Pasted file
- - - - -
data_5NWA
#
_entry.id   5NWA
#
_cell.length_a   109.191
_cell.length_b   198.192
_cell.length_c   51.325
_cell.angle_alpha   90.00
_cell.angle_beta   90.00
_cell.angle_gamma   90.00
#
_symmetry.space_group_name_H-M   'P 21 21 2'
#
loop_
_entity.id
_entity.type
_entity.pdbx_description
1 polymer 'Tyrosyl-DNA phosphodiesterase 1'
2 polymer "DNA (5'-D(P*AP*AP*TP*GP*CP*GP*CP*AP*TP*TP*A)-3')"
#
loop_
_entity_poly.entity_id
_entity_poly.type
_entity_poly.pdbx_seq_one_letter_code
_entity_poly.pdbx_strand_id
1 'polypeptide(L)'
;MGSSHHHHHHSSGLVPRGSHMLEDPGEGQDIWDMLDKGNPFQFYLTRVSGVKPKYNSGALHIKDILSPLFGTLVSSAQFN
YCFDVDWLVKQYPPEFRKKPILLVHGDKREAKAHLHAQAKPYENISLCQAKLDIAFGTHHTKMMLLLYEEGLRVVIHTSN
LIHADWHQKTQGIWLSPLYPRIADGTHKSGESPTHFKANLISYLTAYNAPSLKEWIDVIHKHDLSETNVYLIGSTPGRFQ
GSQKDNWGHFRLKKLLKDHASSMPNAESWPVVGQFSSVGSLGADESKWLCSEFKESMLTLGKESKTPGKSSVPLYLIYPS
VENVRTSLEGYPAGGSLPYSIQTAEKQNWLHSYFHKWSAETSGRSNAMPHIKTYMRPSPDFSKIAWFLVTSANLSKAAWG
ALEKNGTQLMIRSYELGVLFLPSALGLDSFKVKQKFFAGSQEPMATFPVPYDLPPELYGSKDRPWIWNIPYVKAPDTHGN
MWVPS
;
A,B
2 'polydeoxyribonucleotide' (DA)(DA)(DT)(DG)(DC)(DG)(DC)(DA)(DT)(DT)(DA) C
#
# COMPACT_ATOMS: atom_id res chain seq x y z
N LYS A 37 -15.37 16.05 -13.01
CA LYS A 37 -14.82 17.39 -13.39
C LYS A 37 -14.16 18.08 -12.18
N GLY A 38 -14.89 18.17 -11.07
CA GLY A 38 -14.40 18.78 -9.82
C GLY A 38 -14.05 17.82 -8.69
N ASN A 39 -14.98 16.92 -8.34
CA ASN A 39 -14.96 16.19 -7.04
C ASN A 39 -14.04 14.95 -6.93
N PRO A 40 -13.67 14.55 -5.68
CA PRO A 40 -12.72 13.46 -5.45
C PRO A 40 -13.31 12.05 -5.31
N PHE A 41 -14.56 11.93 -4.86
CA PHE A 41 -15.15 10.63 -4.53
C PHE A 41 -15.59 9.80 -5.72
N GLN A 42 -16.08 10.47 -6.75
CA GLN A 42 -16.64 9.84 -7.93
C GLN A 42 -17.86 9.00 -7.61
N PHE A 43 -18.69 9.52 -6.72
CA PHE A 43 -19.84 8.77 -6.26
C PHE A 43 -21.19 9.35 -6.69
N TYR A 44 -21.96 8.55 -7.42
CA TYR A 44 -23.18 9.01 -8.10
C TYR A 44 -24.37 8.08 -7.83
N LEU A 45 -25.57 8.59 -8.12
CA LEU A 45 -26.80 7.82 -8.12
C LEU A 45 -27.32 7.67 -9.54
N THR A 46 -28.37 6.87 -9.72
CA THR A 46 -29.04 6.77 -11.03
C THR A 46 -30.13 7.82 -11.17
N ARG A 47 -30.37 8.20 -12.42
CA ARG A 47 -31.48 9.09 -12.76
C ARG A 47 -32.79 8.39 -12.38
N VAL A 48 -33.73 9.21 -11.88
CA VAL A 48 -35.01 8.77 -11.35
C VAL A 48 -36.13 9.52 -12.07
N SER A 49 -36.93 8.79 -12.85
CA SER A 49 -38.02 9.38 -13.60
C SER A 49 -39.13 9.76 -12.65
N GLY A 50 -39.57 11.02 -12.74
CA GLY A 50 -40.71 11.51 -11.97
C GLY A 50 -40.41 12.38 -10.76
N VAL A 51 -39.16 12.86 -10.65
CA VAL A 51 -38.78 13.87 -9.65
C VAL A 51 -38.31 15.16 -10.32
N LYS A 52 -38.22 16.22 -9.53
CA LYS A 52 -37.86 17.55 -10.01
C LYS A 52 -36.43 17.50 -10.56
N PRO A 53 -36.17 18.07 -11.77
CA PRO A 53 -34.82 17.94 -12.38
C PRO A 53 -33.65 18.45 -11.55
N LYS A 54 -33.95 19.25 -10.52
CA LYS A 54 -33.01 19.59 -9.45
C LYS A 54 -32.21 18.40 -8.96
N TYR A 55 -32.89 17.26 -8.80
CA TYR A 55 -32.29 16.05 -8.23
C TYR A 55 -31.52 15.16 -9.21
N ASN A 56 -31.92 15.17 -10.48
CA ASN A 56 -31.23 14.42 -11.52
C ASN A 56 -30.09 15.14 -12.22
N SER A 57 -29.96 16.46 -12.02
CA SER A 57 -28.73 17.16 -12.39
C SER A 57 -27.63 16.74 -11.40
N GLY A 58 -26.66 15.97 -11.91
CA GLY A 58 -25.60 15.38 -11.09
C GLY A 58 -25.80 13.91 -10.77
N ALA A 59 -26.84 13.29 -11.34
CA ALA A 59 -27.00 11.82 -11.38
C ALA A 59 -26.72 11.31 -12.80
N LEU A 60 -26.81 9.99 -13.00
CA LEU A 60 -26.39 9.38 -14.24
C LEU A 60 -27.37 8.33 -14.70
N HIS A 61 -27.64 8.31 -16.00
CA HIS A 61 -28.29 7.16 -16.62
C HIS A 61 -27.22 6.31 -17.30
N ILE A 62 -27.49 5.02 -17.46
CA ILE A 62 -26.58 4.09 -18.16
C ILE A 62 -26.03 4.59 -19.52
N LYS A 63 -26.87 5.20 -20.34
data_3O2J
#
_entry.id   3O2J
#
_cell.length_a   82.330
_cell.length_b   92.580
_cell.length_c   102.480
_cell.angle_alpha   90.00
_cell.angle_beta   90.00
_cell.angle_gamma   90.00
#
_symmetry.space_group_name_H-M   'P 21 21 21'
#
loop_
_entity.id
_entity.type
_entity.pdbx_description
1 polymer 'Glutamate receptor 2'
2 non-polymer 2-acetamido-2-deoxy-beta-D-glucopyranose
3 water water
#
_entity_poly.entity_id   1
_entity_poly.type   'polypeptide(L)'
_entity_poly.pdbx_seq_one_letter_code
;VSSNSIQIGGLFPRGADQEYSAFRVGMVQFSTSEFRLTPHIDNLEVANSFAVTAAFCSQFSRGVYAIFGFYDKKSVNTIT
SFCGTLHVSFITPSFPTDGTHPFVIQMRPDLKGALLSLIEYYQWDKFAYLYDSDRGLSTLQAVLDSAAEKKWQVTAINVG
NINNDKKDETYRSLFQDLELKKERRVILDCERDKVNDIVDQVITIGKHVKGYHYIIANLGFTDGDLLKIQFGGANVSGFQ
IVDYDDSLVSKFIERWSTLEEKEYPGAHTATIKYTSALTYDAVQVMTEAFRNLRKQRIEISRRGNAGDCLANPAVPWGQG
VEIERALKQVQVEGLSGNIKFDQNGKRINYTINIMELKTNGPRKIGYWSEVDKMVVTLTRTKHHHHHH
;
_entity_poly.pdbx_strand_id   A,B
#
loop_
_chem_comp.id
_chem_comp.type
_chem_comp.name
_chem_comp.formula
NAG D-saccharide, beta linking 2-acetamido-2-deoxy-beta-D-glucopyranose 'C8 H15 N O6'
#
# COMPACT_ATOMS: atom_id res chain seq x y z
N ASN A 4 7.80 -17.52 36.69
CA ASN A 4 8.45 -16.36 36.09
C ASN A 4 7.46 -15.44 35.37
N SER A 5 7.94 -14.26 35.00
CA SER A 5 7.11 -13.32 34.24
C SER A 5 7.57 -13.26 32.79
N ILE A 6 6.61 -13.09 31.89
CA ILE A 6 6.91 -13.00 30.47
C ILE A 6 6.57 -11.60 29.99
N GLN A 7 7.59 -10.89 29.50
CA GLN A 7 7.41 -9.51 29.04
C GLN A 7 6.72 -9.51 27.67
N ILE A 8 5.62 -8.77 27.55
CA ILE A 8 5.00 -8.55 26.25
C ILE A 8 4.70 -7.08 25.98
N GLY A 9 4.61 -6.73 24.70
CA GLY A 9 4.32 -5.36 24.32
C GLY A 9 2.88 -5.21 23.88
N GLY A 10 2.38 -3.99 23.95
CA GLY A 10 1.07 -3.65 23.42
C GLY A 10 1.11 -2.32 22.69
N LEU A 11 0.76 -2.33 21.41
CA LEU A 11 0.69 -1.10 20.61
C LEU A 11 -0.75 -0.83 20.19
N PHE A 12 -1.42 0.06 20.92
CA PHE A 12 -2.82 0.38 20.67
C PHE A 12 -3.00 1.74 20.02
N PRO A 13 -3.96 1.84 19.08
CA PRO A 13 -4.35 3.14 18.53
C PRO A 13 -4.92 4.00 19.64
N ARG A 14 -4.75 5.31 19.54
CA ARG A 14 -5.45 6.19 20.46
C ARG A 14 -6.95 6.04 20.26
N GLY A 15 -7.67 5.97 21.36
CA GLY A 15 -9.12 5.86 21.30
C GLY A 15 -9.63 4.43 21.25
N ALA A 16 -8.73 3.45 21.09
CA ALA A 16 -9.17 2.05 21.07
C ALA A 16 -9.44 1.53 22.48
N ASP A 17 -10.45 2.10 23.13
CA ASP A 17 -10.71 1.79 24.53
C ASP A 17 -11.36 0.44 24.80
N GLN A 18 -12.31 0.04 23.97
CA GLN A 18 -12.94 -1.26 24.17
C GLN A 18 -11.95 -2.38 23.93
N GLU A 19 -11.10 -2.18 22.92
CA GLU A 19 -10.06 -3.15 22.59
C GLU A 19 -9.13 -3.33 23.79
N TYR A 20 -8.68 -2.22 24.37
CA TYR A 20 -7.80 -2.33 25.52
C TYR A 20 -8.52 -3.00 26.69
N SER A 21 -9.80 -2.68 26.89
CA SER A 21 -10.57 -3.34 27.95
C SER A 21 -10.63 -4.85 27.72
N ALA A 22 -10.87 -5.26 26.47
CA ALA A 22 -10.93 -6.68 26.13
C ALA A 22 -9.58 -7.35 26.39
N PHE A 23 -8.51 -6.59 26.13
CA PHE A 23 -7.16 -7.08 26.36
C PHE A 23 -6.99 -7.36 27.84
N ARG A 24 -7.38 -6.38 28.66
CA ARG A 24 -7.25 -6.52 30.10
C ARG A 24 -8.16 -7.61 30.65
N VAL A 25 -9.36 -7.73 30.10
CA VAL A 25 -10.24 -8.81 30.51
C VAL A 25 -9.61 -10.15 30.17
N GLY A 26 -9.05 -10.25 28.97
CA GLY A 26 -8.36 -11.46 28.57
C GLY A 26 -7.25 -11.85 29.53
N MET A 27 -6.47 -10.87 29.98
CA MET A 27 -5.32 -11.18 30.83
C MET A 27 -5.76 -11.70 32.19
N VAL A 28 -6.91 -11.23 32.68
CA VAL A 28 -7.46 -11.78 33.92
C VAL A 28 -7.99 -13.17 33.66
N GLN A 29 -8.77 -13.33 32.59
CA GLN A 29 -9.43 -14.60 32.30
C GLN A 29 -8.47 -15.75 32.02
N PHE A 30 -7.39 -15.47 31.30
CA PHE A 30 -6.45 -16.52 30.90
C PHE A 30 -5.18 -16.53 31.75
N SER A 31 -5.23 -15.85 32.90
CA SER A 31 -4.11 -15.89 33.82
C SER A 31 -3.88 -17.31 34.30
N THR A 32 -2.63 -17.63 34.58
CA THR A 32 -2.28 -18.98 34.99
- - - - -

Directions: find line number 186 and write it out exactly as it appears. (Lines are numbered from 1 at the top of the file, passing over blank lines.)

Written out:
CA PRO A 13 -4.35 3.14 18.53